The way to consumers’ hearts is through their stomachs


With convenience at their core, c-stores take a bite out of the foodservice market

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Milk. Bread. Tobacco. These are the traditional staples that drew customers to convenience stores. Tradition is changing. More and more it’s foodservice selections—everything from authentic shawarma to vegan pizza to gourmet burgers—that are attracting customers and keeping them coming back.

C-stores are offering more diverse food options and emphasizing high quality, hoping to reduce the stigma of “gas station food,” says Julia Taylor, c-store segment leader with Cargill Foodservice in Gibsonia, PA. “They are focusing on having desirable and distinct products that build their brand reputation to create loyal customers and build their food business by becoming a foodservice destination.” 

The efforts are paying off. U.S. convenience stores experienced a 16th straight year of record in-store sales in 2018, according to the National Association of Convenience Stores’ (NACS) most recent state of the industry report. There, foodservice sales accounted for 22.6% of in-store sales, while in Canada it’s estimated to be about 13%. This category continues to be a key focus for the convenience store channel, according to NACS, which defines foodservice as a broad category that primarily encompasses prepared food, as well as commissary foods and hot, cold and frozen dispensed beverages.

Evolving to accommodate foodservice

The growth in foodservice also has led to an increase in store size. Overall, the average convenience store is 3,230 sq. ft. However, as newer stores feature touchscreen food-ordering kiosks, add space for in-store seating and waiting areas and incorporate an open-kitchen design, the size of new stores has increased to 4,991 sq. ft. in rural locations, and 4,603 sq. ft. in urban locations.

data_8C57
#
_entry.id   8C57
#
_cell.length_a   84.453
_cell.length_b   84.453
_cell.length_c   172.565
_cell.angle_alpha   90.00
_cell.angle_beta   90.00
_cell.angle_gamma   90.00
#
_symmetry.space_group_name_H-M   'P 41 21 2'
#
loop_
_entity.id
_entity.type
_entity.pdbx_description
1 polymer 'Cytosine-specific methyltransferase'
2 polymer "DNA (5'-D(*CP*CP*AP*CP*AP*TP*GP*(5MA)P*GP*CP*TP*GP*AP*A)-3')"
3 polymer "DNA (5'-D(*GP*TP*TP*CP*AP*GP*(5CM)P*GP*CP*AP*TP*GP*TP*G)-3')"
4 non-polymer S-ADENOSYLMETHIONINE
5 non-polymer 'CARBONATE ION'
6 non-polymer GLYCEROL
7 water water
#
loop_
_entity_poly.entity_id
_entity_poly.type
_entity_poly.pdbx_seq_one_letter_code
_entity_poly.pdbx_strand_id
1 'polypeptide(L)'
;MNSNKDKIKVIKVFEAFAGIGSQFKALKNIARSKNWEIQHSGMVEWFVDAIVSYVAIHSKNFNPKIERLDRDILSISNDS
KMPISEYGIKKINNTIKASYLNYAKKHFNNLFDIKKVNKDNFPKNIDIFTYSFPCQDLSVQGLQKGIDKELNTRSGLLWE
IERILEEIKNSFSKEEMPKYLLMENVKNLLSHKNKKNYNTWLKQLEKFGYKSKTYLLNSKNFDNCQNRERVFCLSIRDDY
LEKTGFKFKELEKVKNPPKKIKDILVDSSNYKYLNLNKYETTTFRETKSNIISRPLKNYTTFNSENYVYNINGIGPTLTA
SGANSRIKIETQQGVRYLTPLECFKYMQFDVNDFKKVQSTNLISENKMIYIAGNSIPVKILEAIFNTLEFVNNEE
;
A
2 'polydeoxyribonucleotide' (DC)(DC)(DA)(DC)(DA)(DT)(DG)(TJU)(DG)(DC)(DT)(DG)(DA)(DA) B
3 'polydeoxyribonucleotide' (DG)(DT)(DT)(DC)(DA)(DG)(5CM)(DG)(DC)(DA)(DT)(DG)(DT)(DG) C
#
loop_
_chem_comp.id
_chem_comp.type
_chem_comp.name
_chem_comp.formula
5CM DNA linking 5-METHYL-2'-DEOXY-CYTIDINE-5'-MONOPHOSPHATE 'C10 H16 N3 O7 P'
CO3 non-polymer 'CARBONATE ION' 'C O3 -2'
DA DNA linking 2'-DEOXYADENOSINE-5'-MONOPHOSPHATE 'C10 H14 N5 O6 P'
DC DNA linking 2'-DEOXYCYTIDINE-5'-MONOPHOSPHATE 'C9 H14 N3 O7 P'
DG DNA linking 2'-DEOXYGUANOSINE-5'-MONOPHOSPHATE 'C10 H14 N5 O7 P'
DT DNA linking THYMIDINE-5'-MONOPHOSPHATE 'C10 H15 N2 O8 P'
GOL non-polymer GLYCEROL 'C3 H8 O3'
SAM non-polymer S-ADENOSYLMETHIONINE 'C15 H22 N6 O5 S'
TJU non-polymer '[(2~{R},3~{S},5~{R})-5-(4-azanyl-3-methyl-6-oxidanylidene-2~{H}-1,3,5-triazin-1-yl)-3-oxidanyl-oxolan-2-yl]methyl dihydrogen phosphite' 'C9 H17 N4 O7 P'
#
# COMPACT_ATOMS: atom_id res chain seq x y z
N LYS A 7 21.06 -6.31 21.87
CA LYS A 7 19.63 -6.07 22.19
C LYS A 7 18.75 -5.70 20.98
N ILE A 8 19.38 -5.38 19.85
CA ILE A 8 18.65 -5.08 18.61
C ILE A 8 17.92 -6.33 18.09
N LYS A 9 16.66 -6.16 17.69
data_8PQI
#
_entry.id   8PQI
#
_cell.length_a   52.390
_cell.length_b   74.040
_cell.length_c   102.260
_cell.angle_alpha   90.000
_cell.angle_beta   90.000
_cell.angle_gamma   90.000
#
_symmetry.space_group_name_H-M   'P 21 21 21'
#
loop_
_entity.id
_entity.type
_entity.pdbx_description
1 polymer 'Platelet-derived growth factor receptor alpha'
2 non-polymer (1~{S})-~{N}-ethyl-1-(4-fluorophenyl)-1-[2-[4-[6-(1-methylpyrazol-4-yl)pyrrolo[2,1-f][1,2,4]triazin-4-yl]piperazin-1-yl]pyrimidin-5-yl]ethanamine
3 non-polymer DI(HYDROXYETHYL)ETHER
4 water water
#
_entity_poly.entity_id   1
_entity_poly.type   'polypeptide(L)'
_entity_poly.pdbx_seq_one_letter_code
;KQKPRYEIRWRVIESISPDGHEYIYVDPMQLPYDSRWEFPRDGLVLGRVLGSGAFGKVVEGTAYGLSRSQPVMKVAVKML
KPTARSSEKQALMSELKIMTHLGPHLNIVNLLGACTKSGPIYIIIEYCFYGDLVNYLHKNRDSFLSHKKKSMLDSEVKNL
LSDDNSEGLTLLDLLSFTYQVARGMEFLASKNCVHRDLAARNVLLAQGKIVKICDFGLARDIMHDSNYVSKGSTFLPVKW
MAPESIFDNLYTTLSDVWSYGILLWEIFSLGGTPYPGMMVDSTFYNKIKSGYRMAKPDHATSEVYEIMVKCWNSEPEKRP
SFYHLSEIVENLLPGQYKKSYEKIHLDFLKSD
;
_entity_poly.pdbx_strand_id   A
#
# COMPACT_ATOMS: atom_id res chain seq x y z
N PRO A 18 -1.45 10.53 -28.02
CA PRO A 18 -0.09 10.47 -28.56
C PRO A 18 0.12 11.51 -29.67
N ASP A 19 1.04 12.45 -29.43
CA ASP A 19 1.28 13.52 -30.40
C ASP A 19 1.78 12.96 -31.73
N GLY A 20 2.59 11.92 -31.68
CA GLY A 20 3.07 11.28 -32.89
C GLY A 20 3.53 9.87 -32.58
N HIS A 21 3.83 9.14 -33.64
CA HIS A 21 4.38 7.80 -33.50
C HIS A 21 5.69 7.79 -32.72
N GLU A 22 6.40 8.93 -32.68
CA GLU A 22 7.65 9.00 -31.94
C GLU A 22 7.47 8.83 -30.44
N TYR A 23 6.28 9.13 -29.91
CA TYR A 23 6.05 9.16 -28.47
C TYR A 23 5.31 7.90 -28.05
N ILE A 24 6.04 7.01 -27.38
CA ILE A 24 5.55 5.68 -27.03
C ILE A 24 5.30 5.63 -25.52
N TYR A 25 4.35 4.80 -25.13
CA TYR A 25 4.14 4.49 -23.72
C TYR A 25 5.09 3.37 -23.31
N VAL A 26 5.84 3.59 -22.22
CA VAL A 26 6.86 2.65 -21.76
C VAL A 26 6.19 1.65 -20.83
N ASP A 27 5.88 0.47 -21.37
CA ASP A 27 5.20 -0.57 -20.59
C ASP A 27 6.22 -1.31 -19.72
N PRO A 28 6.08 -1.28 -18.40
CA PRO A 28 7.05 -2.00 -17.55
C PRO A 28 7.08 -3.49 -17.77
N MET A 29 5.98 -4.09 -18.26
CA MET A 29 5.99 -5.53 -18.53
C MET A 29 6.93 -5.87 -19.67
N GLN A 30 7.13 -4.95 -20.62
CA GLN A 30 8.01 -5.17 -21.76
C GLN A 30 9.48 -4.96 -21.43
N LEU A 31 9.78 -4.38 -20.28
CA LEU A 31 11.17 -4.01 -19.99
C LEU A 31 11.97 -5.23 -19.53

Investing in food is time and money well spent, says Taylor. “Operations looking to offer broad mix solutions will be rewarded by their customers. Shoppers are seeking a place that gives them a break in the action of a hectic daily routine—a place that bails them out and always has their back.”

 Catering to consumers’ tastes

Indeed, selection and quality is such that many customers are turning to c-stores instead of fast food outlets. “Convenience retailers with compelling foodservice programs are a growing threat to quick service restaurants,” says Frank Beard, convenience store trends analyst at GasBuddy, an app company based in Boston. “Data show that people choose convenience stores over fast food locations because of the convenience of an all-in-one stop for fuel and food, followed by a preference for the taste of the food at c-stores.”

Diversity is a cornerstone. Today’s foodservice options go well beyond pre-wrapped sandwiches, muffins and soup. “Convenience brands are well-positioned to cater to consumers’ tastes because they aren’t pigeon-holed into one type of cuisine,” Beard notes, adding that younger consumers prefer more variety, particularly with newer menu items like burritos and pizzas.

7-Eleven Canada, for example, has added Beyond Meat Pizza to its existing Hot to Go menu. Made with 100% plant-based Italian sausage crumbles, the new slice plays a dual role for many Canadians: it satisfies their craving for pizza and their desire to eat more healthily.  "By expanding the fresh food assortment offered to our customers, we hope to provide options for every preference," says Doug Rosencrans, VP and general manager of 7-Eleven Canada in Vancouver. "Beyond Meat has created excitement around plant-based protein alternatives and with the introduction of the Beyond Sausage and Roasted Veggie Pizza, we are providing our customers with what they want."